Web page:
Profile: Nato secretary general Jens Stoltenberg
Nato's 13th secretary general, former Norwegian Prime Minister Jens Stoltenberg, looks an unlikely choice on several counts: an economist with no defence background, a social democrat who built up good relations with Russia, another Scandinavian hard on the heels of Anders Fogh Rasmussen.
Actually, the veteran social democrat presents a sharp contrast to his predecessor, the conservative former prime minister of Denmark, who could come over as strident and uncompromising about Russia.
There is likely to be concern among some east Europeans that he may be too accommodating towards Russia in the crisis over Ukraine.
Yet those fears may be premature.
He is a politician who will deal flexibly with facts on the ground, whether it is Nato's withdrawal from Afghanistan or conflict in eastern Europe, Harald Stanghelle, a leading Norwegian journalist, told BBC News.
Intriguingly, Mr Stoltenberg is also German Chancellor Angela Merkel's choice to lead the alliance, often regarded as the main instrument for keeping America in Europe.
Possibly nobody was as surprised as the Norwegians themselves at news that Jens Stoltenberg was taking Europe's top defence job.
Time was a Stoltenberg as Nato secretary general would have seemed natural - but that was Thorvald, father of Jens. The former defence and foreign minister, now 83, was tipped for the post back in the 1990s.
Following him into the Norwegian Labour Party, his economist son took a different path, becoming minister of industry and energy in 1993 before moving to finance in 1996.
In 2000, aged 40, he became prime minister for the first time. His Labour government lasted less than two years, suffering at the polls for its efforts to reform the welfare state.
When he returned to the post in 2005, it was as head of a coalition with the Socialist Left and Centre parties, which was returned again in 2009.
Jens Stoltenberg basics
Born 16 March 1959 in Oslo (age 55), studied economics
Veteran member of Norway's Labour Party
Prime minister by 40, served three terms
Fluent English-speaker who grew up partly in Yugoslavia, where his father was Norwegian ambassador
Married to Ingrid Schulerud, with two grown-up children
The following year, Mr Stoltenberg signed an agreement with Russian President Dmitry Medvedev to resolve a decades-long border dispute in the oil- and gas-rich Barents Sea. Relations were improved still further in 2012 with the creation of a visa-free zone along their land border.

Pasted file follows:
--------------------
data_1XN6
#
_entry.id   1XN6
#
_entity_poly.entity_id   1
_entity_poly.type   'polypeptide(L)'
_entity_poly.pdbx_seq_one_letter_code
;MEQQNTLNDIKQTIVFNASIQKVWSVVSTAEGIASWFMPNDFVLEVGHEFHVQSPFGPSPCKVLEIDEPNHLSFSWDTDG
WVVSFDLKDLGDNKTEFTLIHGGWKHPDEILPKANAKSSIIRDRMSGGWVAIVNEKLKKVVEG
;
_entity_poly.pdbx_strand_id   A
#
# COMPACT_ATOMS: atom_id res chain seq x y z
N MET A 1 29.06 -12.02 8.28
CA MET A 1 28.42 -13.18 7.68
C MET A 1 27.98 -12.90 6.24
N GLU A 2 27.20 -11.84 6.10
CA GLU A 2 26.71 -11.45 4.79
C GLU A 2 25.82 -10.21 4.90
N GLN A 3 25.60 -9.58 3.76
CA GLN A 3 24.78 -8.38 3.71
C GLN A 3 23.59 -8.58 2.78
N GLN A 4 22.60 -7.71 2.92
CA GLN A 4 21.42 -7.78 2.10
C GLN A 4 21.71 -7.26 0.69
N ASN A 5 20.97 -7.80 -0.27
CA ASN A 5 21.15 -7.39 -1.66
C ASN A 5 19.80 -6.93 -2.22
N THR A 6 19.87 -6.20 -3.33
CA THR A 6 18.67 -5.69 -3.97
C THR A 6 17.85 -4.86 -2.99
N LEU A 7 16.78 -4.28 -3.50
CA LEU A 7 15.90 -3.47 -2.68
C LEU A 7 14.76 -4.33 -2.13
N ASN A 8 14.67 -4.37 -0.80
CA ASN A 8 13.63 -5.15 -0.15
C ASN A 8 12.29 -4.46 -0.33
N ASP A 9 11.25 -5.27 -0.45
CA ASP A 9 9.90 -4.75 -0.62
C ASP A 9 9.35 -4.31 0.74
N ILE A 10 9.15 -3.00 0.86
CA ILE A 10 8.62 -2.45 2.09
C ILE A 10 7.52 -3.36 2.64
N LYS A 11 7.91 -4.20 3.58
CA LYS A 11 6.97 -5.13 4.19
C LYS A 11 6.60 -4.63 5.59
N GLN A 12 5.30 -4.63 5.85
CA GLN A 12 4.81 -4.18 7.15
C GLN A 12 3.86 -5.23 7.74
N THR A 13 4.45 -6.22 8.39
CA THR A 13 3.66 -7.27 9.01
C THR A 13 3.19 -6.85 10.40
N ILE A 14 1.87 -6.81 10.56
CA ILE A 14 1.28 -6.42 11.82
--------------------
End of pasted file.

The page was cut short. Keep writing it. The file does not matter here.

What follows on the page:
Under Mr Stoltenberg, Norway joined the US-led "War on Terror", contributing nearly 600 soldiers to the Nato-led peacekeeping force in Afghanistan, and suffering its share of casualties. All but 57 were recently pulled out, ahead of Nato's full withdrawal this year.
Terrorism from a different quarter came in under the radar on 22 July 2011: Anders Behring Breivik's murderous one-man assault on his government and the Labour Party's youth wing.
Famously, the Norwegian prime minister said the response to the attack must be "more democracy, more openness".
A rather spirited gimmick of posing as cab driver to "hear voters' real concerns" could not save Jens Stoltenberg's government in 2013, when it lost to the centre-right, and the three-term prime minister was out of a job at the age of 54.
"News that he was to become the secretary general of Nato came as a surprise to the political elite and media world in Norway," says Stanghelle, political editor at Aftenposten, Norway's biggest daily.
"There had been a lot of discussion of Stoltenberg's future, at the UN perhaps, but there was no mention of Nato at all."
It appears that Mrs Merkel approached the former prime minister with the idea of heading Nato, an idea then endorsed by the Obama administration.
Despite the political differences between the Norwegian social democrat and the German conservative, the two had worked together well.
"She liked Stoltenberg quite a lot," Stefan Kornelius, foreign editor at a leading German daily, Sueddeutsche Zeitung, told BBC News. "He was sort of her favourite social democrat."
In one of his few recent pronouncements about Ukraine, Mr Stoltenberg said last week: "It is Russia that has chosen a more aggressive approach. The result is that we have not been able to follow up on our initial hope of a close and tight partnership."
But if any common ground is out there, the Norwegian politician is the man to find it, Stanghelle suggests.
"I don't think he has illusions about Russia but I think he will look for possibilities where Rasmussen may not have seen them. He is a consensus person, definitely, and a person who seeks compromises but he is also a very fact-orientated, skilful politician who works hard and looks for solutions.
"Rasmussen was a rash person who was direct in his way of speaking. It would be hard to find two people more different in their way of handling people."
It is never quite clear where the German chancellor wants to go with Nato, according to Kornelius, but her pick of Mr Stoltenberg serves several purposes for Germany, the EU's dominant state.
Despite her aversion to military issues, he argues, she is "enough of a realist not to expect the EU to take over substantially on defence".
"Now with Ukraine burning and the eastern members under pressure, she wants to bolster the alliance," he says.
At the same time, "by deciding on a social democrat from Scandinavia, she pre-empted a bit the other personnel decisions which had to be taken after this year's EU elections".
"The Nato job is part of a wider balance-of-interest game among European countries," in which conservatives predominate, according to Kornelius.
What the new head of the European Commission, conservative Brussels insider Jean-Claude Juncker, has in common with Mr Stoltenberg is that both are Merkel allies and both are consensus politicians.